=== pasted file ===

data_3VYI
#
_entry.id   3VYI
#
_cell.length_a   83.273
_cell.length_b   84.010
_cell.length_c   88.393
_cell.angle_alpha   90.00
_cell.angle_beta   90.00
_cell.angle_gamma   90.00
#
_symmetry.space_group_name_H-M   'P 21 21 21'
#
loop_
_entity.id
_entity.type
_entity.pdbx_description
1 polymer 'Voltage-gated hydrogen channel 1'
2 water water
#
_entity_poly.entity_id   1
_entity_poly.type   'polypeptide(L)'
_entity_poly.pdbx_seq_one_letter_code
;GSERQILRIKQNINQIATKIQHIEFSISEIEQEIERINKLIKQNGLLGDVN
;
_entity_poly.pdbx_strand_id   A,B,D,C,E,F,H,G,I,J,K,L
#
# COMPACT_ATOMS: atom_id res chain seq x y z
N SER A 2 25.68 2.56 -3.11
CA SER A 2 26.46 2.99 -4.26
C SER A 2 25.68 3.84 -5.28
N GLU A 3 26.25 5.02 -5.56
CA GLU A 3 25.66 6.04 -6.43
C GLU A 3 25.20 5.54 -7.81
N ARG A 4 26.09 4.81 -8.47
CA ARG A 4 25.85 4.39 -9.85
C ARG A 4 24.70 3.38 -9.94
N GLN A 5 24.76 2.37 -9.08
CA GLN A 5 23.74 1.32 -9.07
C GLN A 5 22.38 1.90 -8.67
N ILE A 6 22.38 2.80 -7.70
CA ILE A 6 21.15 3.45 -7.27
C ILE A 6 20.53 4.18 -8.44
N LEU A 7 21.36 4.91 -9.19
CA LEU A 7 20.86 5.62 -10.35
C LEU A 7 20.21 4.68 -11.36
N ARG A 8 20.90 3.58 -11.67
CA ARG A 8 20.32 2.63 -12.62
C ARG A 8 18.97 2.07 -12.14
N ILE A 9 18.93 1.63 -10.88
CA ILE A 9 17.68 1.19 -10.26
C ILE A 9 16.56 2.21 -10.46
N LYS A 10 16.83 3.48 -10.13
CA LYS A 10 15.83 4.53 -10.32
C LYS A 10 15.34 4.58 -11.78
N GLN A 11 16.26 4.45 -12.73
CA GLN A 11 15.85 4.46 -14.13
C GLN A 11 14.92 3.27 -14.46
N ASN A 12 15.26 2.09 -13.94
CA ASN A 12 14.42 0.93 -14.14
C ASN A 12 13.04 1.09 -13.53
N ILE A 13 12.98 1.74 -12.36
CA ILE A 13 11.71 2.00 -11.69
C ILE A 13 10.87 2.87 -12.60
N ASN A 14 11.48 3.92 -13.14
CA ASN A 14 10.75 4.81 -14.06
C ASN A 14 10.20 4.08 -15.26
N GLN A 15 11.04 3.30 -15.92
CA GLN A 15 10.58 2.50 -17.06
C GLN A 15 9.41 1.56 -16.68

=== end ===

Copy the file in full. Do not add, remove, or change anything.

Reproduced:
data_3VYI
#
_entry.id   3VYI
#
_cell.length_a   83.273
_cell.length_b   84.010
_cell.length_c   88.393
_cell.angle_alpha   90.00
_cell.angle_beta   90.00
_cell.angle_gamma   90.00
#
_symmetry.space_group_name_H-M   'P 21 21 21'
#
loop_
_entity.id
_entity.type
_entity.pdbx_description
1 polymer 'Voltage-gated hydrogen channel 1'
2 water water
#
_entity_poly.entity_id   1
_entity_poly.type   'polypeptide(L)'
_entity_poly.pdbx_seq_one_letter_code
;GSERQILRIKQNINQIATKIQHIEFSISEIEQEIERINKLIKQNGLLGDVN
;
_entity_poly.pdbx_strand_id   A,B,D,C,E,F,H,G,I,J,K,L
#
# COMPACT_ATOMS: atom_id res chain seq x y z
N SER A 2 25.68 2.56 -3.11
CA SER A 2 26.46 2.99 -4.26
C SER A 2 25.68 3.84 -5.28
N GLU A 3 26.25 5.02 -5.56
CA GLU A 3 25.66 6.04 -6.43
C GLU A 3 25.20 5.54 -7.81
N ARG A 4 26.09 4.81 -8.47
CA ARG A 4 25.85 4.39 -9.85
C ARG A 4 24.70 3.38 -9.94
N GLN A 5 24.76 2.37 -9.08
CA GLN A 5 23.74 1.32 -9.07
C GLN A 5 22.38 1.90 -8.67
N ILE A 6 22.38 2.80 -7.70
CA ILE A 6 21.15 3.45 -7.27
C ILE A 6 20.53 4.18 -8.44
N LEU A 7 21.36 4.91 -9.19
CA LEU A 7 20.86 5.62 -10.35
C LEU A 7 20.21 4.68 -11.36
N ARG A 8 20.90 3.58 -11.67
CA ARG A 8 20.32 2.63 -12.62
C ARG A 8 18.97 2.07 -12.14
N ILE A 9 18.93 1.63 -10.88
CA ILE A 9 17.68 1.19 -10.26
C ILE A 9 16.56 2.21 -10.46
N LYS A 10 16.83 3.48 -10.13
CA LYS A 10 15.83 4.53 -10.32
C LYS A 10 15.34 4.58 -11.78
N GLN A 11 16.26 4.45 -12.73
CA GLN A 11 15.85 4.46 -14.13
C GLN A 11 14.92 3.27 -14.46
N ASN A 12 15.26 2.09 -13.94
CA ASN A 12 14.42 0.93 -14.14
C ASN A 12 13.04 1.09 -13.53
N ILE A 13 12.98 1.74 -12.36
CA ILE A 13 11.71 2.00 -11.69
C ILE A 13 10.87 2.87 -12.60
N ASN A 14 11.48 3.92 -13.14
CA ASN A 14 10.75 4.81 -14.06
C ASN A 14 10.20 4.08 -15.26
N GLN A 15 11.04 3.30 -15.92
CA GLN A 15 10.58 2.50 -17.06
C GLN A 15 9.41 1.56 -16.68